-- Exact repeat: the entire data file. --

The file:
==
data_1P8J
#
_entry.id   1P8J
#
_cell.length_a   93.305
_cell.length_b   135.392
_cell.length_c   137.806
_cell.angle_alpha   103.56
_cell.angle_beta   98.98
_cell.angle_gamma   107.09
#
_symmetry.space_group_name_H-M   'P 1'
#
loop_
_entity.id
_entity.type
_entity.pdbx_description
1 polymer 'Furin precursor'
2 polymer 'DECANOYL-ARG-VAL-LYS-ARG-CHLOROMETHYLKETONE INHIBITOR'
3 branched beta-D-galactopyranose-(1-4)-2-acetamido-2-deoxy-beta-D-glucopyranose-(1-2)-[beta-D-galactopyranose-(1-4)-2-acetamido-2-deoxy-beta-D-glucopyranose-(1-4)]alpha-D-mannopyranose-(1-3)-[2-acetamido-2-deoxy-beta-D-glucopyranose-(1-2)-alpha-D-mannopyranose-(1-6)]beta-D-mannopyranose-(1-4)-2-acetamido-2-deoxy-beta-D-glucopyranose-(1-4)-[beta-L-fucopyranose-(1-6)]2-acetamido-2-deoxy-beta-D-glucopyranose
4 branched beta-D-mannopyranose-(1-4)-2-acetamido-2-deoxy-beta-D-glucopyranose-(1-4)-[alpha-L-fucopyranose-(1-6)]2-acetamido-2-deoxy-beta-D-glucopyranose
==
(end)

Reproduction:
data_1P8J
#
_entry.id   1P8J
#
_cell.length_a   93.305
_cell.length_b   135.392
_cell.length_c   137.806
_cell.angle_alpha   103.56
_cell.angle_beta   98.98
_cell.angle_gamma   107.09
#
_symmetry.space_group_name_H-M   'P 1'
#
loop_
_entity.id
_entity.type
_entity.pdbx_description
1 polymer 'Furin precursor'
2 polymer 'DECANOYL-ARG-VAL-LYS-ARG-CHLOROMETHYLKETONE INHIBITOR'
3 branched beta-D-galactopyranose-(1-4)-2-acetamido-2-deoxy-beta-D-glucopyranose-(1-2)-[beta-D-galactopyranose-(1-4)-2-acetamido-2-deoxy-beta-D-glucopyranose-(1-4)]alpha-D-mannopyranose-(1-3)-[2-acetamido-2-deoxy-beta-D-glucopyranose-(1-2)-alpha-D-mannopyranose-(1-6)]beta-D-mannopyranose-(1-4)-2-acetamido-2-deoxy-beta-D-glucopyranose-(1-4)-[beta-L-fucopyranose-(1-6)]2-acetamido-2-deoxy-beta-D-glucopyranose
4 branched beta-D-mannopyranose-(1-4)-2-acetamido-2-deoxy-beta-D-glucopyranose-(1-4)-[alpha-L-fucopyranose-(1-6)]2-acetamido-2-deoxy-beta-D-glucopyranose